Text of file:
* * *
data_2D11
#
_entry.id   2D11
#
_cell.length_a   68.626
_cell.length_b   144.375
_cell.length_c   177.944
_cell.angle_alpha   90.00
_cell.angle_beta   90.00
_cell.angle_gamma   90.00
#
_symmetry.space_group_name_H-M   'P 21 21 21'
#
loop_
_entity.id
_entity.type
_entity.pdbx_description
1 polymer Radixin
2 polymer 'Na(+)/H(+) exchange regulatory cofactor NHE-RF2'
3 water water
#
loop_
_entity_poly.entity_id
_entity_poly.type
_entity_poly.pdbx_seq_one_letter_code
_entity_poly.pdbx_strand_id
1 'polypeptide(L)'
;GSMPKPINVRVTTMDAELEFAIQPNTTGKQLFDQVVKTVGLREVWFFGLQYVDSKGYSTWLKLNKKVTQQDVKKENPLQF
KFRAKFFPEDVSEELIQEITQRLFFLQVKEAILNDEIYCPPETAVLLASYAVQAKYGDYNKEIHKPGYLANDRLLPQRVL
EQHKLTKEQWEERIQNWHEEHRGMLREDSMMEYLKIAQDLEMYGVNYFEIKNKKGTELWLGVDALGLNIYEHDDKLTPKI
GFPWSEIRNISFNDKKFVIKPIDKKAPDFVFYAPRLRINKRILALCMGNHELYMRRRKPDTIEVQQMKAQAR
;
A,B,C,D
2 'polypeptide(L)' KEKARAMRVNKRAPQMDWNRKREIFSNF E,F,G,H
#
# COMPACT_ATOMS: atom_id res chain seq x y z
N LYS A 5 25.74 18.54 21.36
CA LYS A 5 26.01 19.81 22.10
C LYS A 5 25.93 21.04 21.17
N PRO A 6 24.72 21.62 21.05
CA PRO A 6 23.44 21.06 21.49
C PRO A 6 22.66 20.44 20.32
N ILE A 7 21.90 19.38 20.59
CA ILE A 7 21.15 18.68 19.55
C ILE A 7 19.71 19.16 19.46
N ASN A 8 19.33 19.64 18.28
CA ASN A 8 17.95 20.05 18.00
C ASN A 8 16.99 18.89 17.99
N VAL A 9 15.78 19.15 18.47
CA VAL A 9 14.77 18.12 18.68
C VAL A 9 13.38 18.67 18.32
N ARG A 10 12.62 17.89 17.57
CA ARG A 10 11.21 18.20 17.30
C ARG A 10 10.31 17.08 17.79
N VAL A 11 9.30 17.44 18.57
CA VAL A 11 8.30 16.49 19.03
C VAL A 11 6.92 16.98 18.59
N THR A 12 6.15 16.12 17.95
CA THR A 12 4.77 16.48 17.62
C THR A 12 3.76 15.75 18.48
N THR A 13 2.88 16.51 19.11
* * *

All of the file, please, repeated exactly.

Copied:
data_2D11
#
_entry.id   2D11
#
_cell.length_a   68.626
_cell.length_b   144.375
_cell.length_c   177.944
_cell.angle_alpha   90.00
_cell.angle_beta   90.00
_cell.angle_gamma   90.00
#
_symmetry.space_group_name_H-M   'P 21 21 21'
#
loop_
_entity.id
_entity.type
_entity.pdbx_description
1 polymer Radixin
2 polymer 'Na(+)/H(+) exchange regulatory cofactor NHE-RF2'
3 water water
#
loop_
_entity_poly.entity_id
_entity_poly.type
_entity_poly.pdbx_seq_one_letter_code
_entity_poly.pdbx_strand_id
1 'polypeptide(L)'
;GSMPKPINVRVTTMDAELEFAIQPNTTGKQLFDQVVKTVGLREVWFFGLQYVDSKGYSTWLKLNKKVTQQDVKKENPLQF
KFRAKFFPEDVSEELIQEITQRLFFLQVKEAILNDEIYCPPETAVLLASYAVQAKYGDYNKEIHKPGYLANDRLLPQRVL
EQHKLTKEQWEERIQNWHEEHRGMLREDSMMEYLKIAQDLEMYGVNYFEIKNKKGTELWLGVDALGLNIYEHDDKLTPKI
GFPWSEIRNISFNDKKFVIKPIDKKAPDFVFYAPRLRINKRILALCMGNHELYMRRRKPDTIEVQQMKAQAR
;
A,B,C,D
2 'polypeptide(L)' KEKARAMRVNKRAPQMDWNRKREIFSNF E,F,G,H
#
# COMPACT_ATOMS: atom_id res chain seq x y z
N LYS A 5 25.74 18.54 21.36
CA LYS A 5 26.01 19.81 22.10
C LYS A 5 25.93 21.04 21.17
N PRO A 6 24.72 21.62 21.05
CA PRO A 6 23.44 21.06 21.49
C PRO A 6 22.66 20.44 20.32
N ILE A 7 21.90 19.38 20.59
CA ILE A 7 21.15 18.68 19.55
C ILE A 7 19.71 19.16 19.46
N ASN A 8 19.33 19.64 18.28
CA ASN A 8 17.95 20.05 18.00
C ASN A 8 16.99 18.89 17.99
N VAL A 9 15.78 19.15 18.47
CA VAL A 9 14.77 18.12 18.68
C VAL A 9 13.38 18.67 18.32
N ARG A 10 12.62 17.89 17.57
CA ARG A 10 11.21 18.20 17.30
C ARG A 10 10.31 17.08 17.79
N VAL A 11 9.30 17.44 18.57
CA VAL A 11 8.30 16.49 19.03
C VAL A 11 6.92 16.98 18.59
N THR A 12 6.15 16.12 17.95
CA THR A 12 4.77 16.48 17.62
C THR A 12 3.76 15.75 18.48
N THR A 13 2.88 16.51 19.11